Jail for disgraced former West Lindsey leader

A former Tory council leader who pocketed almost £30,000 from local Conservative associations and the party - including payments from members attending a Boris Johnson speech - was today (Thursday) jailed for 14 months.

Giles McNeill Photo The Local Democracy Reporting Service
Giles McNeill Photo The Local Democracy Reporting Service

Giles McNeill, 39, who was Conservative leader of West Lindsey District Council and an electoral agent for long-serving Conservative MP Sir Edward Leigh, admitted eight theft, fraud and forgery offences totalling £29,770.

Lincoln Crown Court heard McNeill paid dozens of fraudulent cheques into his own bank account and kept members’ payments from 22 party fundraising events over a five-year period.

This included paying more than £4,000 meant for constituency association coffers into his own bank account the day after Boris Johnson was guest speaker at a Tory party fundraiser in March 2018.

Andrew Scott, prosecuting, said McNeill was paid £450 a month to act as the Organising Secretary for Gainsborough Constituency Conservative Association from 2010.

He also held other senior roles with the Lincolnshire Area Conservative Association and the West Lindsey District Council Constituency Conservative Association.

Mr Scott said: “Over a period of six years, between 2014 and 2020, he defrauded the local Conservative associations and individual members out of almost £30,000.”

In total, McNeill admitted the theft of £9,365 from the Conservative Party.

Mr Scott said McNeill also made out 93 cheques on which a signature was forged.

This included 35 cheques relating to a loss more than £8,500 to the Gainsborough Constituency Conservative Association, and 25 cheques relating to a loss of over £4,600 to the West Lindsey District Council Constituency Conservative Association.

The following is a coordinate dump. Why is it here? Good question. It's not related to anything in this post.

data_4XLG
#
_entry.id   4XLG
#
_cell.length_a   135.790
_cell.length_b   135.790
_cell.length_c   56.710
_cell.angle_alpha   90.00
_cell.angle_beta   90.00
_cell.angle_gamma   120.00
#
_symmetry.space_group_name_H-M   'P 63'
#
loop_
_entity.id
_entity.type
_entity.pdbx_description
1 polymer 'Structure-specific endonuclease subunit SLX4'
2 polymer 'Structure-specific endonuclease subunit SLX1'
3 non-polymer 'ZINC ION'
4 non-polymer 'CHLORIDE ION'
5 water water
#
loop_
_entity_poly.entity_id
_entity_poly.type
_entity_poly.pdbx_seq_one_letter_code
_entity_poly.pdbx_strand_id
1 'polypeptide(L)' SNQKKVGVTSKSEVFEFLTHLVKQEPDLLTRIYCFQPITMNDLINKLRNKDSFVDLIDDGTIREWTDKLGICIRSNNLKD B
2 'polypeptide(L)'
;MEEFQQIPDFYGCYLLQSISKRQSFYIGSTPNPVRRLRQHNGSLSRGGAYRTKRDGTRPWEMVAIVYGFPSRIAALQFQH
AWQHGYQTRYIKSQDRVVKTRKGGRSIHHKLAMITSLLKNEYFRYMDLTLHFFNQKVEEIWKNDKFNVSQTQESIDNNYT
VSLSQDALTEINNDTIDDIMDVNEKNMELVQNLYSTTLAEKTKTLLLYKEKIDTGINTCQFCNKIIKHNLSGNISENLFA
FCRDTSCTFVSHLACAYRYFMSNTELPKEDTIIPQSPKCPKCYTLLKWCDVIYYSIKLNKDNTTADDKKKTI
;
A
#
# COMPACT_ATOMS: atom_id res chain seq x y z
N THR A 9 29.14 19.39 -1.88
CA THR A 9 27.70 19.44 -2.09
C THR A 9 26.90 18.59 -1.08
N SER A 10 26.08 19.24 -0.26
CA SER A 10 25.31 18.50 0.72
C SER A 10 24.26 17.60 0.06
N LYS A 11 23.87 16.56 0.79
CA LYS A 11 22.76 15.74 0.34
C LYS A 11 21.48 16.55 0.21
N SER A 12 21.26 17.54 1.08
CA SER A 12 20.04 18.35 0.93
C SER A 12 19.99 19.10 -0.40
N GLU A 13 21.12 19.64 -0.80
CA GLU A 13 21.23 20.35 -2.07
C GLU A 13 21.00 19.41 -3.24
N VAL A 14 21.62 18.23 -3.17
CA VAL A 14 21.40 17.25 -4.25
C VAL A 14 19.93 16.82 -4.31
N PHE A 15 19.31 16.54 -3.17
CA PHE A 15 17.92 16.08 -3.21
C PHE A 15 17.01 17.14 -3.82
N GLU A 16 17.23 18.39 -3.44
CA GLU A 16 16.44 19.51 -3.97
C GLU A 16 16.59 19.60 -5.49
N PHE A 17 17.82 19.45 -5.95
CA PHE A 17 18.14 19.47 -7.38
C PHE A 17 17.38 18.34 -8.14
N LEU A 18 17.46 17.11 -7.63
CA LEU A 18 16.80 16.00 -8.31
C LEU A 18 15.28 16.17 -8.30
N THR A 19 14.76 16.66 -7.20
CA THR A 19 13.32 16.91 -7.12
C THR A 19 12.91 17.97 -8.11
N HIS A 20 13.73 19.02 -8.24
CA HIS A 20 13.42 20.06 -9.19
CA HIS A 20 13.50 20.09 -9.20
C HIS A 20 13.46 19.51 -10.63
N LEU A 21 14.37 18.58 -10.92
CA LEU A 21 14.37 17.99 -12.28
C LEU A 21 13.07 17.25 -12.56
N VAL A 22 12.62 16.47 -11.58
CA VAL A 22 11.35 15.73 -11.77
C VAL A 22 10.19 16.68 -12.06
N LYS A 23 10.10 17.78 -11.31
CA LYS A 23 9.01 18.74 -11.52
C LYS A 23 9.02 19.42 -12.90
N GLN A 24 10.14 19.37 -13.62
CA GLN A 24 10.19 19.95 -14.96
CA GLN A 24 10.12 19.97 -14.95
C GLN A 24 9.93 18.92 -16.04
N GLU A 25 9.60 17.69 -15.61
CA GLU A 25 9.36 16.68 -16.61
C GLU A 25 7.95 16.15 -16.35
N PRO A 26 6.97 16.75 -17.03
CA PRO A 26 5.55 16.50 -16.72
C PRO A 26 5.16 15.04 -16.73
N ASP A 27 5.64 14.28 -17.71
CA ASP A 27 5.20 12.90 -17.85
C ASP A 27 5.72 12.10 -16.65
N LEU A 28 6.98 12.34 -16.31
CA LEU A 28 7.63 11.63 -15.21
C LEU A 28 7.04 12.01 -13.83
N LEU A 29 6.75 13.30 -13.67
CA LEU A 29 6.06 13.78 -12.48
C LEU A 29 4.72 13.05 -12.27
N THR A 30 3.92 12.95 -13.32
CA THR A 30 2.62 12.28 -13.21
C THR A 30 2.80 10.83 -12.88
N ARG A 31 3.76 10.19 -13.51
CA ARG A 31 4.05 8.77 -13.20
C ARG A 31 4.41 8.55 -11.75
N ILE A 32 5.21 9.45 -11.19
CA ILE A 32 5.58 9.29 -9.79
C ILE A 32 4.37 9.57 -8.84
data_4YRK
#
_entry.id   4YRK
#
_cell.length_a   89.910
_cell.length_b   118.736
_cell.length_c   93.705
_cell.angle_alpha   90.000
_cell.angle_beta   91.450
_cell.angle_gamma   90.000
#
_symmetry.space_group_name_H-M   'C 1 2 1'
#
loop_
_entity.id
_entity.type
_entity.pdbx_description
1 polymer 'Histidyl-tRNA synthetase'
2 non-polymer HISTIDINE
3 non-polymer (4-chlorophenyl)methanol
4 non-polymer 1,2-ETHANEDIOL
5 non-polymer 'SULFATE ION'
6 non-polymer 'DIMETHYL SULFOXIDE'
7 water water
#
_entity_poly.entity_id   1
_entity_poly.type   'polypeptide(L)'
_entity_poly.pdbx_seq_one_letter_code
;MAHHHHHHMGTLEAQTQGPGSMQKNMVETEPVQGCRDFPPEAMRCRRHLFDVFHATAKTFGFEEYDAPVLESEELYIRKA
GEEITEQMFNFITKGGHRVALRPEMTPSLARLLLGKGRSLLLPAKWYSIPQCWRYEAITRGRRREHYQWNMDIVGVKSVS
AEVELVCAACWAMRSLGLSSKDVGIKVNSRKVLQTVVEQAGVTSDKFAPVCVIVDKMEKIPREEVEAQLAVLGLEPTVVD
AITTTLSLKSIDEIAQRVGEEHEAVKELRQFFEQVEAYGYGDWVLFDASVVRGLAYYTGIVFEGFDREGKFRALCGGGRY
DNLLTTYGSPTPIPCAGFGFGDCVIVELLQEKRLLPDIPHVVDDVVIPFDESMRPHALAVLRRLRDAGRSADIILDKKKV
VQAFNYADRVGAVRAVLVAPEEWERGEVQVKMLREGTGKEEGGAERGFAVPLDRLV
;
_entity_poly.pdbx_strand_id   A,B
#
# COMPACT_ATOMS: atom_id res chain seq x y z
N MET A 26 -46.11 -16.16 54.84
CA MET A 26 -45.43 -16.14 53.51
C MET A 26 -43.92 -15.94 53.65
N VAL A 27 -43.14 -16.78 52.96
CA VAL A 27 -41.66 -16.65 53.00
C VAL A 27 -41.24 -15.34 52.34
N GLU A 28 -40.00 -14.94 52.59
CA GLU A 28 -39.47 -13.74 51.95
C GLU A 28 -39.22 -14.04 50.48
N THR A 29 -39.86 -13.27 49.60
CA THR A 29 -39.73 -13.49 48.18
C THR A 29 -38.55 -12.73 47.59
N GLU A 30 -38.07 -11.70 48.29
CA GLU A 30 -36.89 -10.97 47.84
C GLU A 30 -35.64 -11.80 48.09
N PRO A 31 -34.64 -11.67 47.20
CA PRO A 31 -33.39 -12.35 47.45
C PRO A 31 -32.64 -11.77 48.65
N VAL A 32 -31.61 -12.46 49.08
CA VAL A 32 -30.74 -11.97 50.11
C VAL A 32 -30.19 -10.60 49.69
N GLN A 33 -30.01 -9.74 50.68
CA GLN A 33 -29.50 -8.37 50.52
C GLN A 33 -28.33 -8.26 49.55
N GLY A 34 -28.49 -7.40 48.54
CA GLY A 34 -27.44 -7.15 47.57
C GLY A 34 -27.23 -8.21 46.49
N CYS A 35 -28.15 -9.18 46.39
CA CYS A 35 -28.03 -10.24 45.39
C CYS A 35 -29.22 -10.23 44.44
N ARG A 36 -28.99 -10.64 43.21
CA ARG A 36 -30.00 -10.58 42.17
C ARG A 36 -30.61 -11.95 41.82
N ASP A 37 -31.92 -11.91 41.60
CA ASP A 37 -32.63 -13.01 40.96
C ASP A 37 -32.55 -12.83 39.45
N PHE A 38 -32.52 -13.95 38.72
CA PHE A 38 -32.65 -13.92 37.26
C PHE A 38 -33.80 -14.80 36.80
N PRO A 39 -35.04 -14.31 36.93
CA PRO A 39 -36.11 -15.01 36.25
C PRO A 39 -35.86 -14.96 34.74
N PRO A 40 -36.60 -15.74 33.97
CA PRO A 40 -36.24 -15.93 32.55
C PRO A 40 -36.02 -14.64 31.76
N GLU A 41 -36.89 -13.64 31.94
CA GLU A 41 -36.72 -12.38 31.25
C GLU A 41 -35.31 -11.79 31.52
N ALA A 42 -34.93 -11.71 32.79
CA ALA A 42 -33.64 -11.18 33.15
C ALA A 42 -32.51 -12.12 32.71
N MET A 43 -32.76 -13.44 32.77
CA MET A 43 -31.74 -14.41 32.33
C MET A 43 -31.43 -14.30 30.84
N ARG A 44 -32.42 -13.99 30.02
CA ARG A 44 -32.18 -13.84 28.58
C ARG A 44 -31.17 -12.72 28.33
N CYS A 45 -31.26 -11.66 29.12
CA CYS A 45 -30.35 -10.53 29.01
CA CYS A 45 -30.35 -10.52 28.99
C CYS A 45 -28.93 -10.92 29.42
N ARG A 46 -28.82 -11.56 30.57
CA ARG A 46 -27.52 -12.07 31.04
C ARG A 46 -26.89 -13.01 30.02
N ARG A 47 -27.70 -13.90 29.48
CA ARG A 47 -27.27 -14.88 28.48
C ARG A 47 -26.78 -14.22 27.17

McNeill also admitted making credit transfers into his own account from the Gainsborough Constituency Conservative Association and setting up a PayPal account to siphon off over £2,000 from the organisation.

The court heard McNeill’s actions began to be uncovered when Tracey Coulson succeeded McNeill’s brother as the treasurer of Gainsborough Constituency Conservative Association in 2019.

It was discovered cheque payments for the association’s Market Rasen office had bounced and when McNeill resigned as Organising Secretary in August 2020, Miss Coulson found the accounts “in a mess.”

Miss Coulson discovered McNeill had applied for an “inappropriate” Covid recovery grant of £10,000 from the Treasury which hid other holes in the accounts.

She was also unaware of a £6,000 loan obtained by McNeill from Conservative Central Office.

In a victim impact statement, Miss Coulson said McNeill’s actions had caused huge reputational damage to the party.

During interview, McNeill admitted he began gambling in 2013 and this became acute by 2016 - but he also insisted others were happy for him to “do the donkeys work” and not to take any responsibility.

Hal Ewing, mitigating, said references from his fellow councillors, and MP Sir Edward Leigh, for whom he worked closely, made it clear he was a hardworking and talented politician.

“He went into politics for the best of motives,” Mr Ewing said.

McNeill, of The Chestnuts, Nettleham, admitted one charge of theft from the Conservative Party, one charge of using a false instrument, and six charges of fraud by abuse of position.

Passing sentence, Judge John Pini QC told McNeill his fall from grace had been steep.

The judge said: “If the electorate can not trust those elected then politics breaks down.

“Your conduct was a gross breach of trust over a number of years.”

McNeill was leader of West Lindsey District Council from May 2019 to September 2020, when he announced he was stepping back from the role for “personal reasons”.

He also left his role as communications manager for Gainsborough Conservative MP Sir Edward Leigh.

He remained a sitting councillor for the Nettleham ward until his resignation last month.

Speaking after the sentencing, Detective sergeant Mike Head from Lincolnshire Police said: “This was a complex investigation due to how McNeill handled the associations’ finances which allowed his offending to go on for so long before it was identified by those working alongside McNeill.”